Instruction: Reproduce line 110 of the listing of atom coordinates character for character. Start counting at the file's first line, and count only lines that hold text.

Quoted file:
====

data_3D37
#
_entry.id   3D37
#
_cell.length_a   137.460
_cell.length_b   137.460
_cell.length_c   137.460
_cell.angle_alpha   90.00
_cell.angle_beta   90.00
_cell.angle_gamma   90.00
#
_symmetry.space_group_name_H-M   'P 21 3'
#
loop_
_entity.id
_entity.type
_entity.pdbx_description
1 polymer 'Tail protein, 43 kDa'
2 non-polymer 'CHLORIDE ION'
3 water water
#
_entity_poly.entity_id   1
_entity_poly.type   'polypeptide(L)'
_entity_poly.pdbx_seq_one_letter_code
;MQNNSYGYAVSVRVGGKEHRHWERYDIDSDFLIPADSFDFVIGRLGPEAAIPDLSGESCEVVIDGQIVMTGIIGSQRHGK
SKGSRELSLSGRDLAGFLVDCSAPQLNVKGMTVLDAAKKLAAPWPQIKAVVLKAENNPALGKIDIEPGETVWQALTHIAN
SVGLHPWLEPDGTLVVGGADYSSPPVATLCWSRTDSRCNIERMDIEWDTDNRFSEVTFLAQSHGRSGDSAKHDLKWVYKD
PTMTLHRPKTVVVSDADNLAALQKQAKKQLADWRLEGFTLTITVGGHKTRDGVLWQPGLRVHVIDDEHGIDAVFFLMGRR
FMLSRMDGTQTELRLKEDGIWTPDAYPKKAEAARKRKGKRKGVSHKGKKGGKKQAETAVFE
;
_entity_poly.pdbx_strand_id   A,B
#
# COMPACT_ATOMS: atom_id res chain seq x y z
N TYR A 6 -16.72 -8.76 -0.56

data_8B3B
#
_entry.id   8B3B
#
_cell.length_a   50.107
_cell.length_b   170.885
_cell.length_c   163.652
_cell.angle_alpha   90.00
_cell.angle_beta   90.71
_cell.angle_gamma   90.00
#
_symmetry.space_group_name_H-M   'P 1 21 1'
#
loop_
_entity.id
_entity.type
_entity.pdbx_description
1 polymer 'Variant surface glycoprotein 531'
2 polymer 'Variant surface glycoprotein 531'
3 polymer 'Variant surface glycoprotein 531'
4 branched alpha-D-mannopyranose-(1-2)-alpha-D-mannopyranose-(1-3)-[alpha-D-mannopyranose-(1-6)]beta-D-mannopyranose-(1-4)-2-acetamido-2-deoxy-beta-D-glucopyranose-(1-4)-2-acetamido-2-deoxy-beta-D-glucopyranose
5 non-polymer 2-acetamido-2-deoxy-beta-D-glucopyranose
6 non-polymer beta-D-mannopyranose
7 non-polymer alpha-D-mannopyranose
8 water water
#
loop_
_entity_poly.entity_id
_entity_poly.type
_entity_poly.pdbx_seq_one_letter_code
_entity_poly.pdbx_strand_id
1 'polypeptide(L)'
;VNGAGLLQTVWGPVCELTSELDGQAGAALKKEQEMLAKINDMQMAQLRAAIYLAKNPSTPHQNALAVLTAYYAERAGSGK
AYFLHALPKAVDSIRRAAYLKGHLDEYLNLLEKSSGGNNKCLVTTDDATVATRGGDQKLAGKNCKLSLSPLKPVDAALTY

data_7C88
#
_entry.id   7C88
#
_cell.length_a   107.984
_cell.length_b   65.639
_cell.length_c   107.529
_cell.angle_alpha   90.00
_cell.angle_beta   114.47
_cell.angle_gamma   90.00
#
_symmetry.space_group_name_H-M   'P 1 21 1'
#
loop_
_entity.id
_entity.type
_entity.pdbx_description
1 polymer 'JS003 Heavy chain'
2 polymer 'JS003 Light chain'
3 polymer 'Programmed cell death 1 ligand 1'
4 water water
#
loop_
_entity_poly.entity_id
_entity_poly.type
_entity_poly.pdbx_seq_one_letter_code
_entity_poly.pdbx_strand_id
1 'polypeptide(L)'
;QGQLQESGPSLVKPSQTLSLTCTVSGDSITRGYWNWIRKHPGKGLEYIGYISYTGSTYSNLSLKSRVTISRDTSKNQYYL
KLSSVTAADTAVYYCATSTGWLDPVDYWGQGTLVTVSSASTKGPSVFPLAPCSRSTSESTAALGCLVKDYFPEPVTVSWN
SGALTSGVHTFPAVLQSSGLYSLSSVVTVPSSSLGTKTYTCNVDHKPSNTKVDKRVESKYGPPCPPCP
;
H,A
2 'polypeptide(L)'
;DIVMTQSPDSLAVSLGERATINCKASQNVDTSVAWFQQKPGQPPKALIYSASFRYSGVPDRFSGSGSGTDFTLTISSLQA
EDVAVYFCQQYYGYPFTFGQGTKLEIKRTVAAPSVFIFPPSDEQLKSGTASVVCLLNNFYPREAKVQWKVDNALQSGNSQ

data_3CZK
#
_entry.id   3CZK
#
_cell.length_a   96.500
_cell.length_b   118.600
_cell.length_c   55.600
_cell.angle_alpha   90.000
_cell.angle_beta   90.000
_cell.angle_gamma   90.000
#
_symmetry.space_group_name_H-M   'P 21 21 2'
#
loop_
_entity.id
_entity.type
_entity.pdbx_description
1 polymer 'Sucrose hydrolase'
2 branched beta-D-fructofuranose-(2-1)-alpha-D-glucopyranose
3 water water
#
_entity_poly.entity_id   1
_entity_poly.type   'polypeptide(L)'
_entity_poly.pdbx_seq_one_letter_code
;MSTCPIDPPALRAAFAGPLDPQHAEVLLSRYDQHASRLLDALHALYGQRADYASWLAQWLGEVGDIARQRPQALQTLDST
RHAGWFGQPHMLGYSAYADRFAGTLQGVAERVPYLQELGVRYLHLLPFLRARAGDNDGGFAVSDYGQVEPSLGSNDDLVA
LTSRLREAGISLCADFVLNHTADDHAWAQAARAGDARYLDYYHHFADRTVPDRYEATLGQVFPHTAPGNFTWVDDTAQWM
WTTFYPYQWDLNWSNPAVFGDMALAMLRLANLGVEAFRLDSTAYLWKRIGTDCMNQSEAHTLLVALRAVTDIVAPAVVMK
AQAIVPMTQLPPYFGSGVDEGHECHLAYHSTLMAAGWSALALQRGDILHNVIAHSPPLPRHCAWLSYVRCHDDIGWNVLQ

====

_cell.length_b   118.600